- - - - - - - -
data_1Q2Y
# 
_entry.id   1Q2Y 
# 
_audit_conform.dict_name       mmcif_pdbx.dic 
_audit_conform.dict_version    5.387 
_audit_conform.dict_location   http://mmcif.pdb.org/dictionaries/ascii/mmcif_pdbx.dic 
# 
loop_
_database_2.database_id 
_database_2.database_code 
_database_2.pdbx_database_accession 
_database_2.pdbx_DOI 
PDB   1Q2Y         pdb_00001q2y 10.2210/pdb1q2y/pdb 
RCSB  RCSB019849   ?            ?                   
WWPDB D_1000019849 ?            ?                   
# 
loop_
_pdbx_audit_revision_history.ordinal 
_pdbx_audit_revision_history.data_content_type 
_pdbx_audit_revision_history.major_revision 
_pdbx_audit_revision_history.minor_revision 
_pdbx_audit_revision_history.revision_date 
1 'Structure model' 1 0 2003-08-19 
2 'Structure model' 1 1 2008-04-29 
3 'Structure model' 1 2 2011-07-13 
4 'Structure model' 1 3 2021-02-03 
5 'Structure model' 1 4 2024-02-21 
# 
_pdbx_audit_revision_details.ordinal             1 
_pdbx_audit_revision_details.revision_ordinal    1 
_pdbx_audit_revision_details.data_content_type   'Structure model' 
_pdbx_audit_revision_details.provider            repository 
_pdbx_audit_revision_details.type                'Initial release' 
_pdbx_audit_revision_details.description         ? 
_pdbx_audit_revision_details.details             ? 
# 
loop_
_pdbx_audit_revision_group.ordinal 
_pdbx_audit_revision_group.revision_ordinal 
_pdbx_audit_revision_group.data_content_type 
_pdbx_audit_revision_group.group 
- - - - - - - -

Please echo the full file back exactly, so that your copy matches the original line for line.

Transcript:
data_1Q2Y
# 
_entry.id   1Q2Y 
# 
_audit_conform.dict_name       mmcif_pdbx.dic 
_audit_conform.dict_version    5.387 
_audit_conform.dict_location   http://mmcif.pdb.org/dictionaries/ascii/mmcif_pdbx.dic 
# 
loop_
_database_2.database_id 
_database_2.database_code 
_database_2.pdbx_database_accession 
_database_2.pdbx_DOI 
PDB   1Q2Y         pdb_00001q2y 10.2210/pdb1q2y/pdb 
RCSB  RCSB019849   ?            ?                   
WWPDB D_1000019849 ?            ?                   
# 
loop_
_pdbx_audit_revision_history.ordinal 
_pdbx_audit_revision_history.data_content_type 
_pdbx_audit_revision_history.major_revision 
_pdbx_audit_revision_history.minor_revision 
_pdbx_audit_revision_history.revision_date 
1 'Structure model' 1 0 2003-08-19 
2 'Structure model' 1 1 2008-04-29 
3 'Structure model' 1 2 2011-07-13 
4 'Structure model' 1 3 2021-02-03 
5 'Structure model' 1 4 2024-02-21 
# 
_pdbx_audit_revision_details.ordinal             1 
_pdbx_audit_revision_details.revision_ordinal    1 
_pdbx_audit_revision_details.data_content_type   'Structure model' 
_pdbx_audit_revision_details.provider            repository 
_pdbx_audit_revision_details.type                'Initial release' 
_pdbx_audit_revision_details.description         ? 
_pdbx_audit_revision_details.details             ? 
# 
loop_
_pdbx_audit_revision_group.ordinal 
_pdbx_audit_revision_group.revision_ordinal 
_pdbx_audit_revision_group.data_content_type 
_pdbx_audit_revision_group.group 